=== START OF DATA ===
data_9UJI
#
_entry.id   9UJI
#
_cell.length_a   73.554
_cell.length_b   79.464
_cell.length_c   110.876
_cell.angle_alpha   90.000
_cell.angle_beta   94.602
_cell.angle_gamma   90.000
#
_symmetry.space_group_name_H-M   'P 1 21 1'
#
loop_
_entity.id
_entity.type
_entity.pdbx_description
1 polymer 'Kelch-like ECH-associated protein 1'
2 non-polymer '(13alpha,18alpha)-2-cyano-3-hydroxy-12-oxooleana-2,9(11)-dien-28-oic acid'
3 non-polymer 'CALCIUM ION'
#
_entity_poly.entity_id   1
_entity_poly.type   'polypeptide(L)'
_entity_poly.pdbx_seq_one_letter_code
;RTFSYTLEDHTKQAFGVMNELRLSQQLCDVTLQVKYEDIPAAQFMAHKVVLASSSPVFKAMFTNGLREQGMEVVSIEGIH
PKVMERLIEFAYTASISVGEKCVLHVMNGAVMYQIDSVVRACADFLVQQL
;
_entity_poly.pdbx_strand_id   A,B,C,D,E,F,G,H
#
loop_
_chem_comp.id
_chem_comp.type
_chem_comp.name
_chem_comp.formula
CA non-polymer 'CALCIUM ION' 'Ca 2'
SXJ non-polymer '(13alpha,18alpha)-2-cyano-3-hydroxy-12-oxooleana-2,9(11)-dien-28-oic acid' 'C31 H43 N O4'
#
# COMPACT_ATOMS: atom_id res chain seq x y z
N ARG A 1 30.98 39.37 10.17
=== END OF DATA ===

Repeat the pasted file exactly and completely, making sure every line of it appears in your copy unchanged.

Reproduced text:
data_9UJI
#
_entry.id   9UJI
#
_cell.length_a   73.554
_cell.length_b   79.464
_cell.length_c   110.876
_cell.angle_alpha   90.000
_cell.angle_beta   94.602
_cell.angle_gamma   90.000
#
_symmetry.space_group_name_H-M   'P 1 21 1'
#
loop_
_entity.id
_entity.type
_entity.pdbx_description
1 polymer 'Kelch-like ECH-associated protein 1'
2 non-polymer '(13alpha,18alpha)-2-cyano-3-hydroxy-12-oxooleana-2,9(11)-dien-28-oic acid'
3 non-polymer 'CALCIUM ION'
#
_entity_poly.entity_id   1
_entity_poly.type   'polypeptide(L)'
_entity_poly.pdbx_seq_one_letter_code
;RTFSYTLEDHTKQAFGVMNELRLSQQLCDVTLQVKYEDIPAAQFMAHKVVLASSSPVFKAMFTNGLREQGMEVVSIEGIH
PKVMERLIEFAYTASISVGEKCVLHVMNGAVMYQIDSVVRACADFLVQQL
;
_entity_poly.pdbx_strand_id   A,B,C,D,E,F,G,H
#
loop_
_chem_comp.id
_chem_comp.type
_chem_comp.name
_chem_comp.formula
CA non-polymer 'CALCIUM ION' 'Ca 2'
SXJ non-polymer '(13alpha,18alpha)-2-cyano-3-hydroxy-12-oxooleana-2,9(11)-dien-28-oic acid' 'C31 H43 N O4'
#
# COMPACT_ATOMS: atom_id res chain seq x y z
N ARG A 1 30.98 39.37 10.17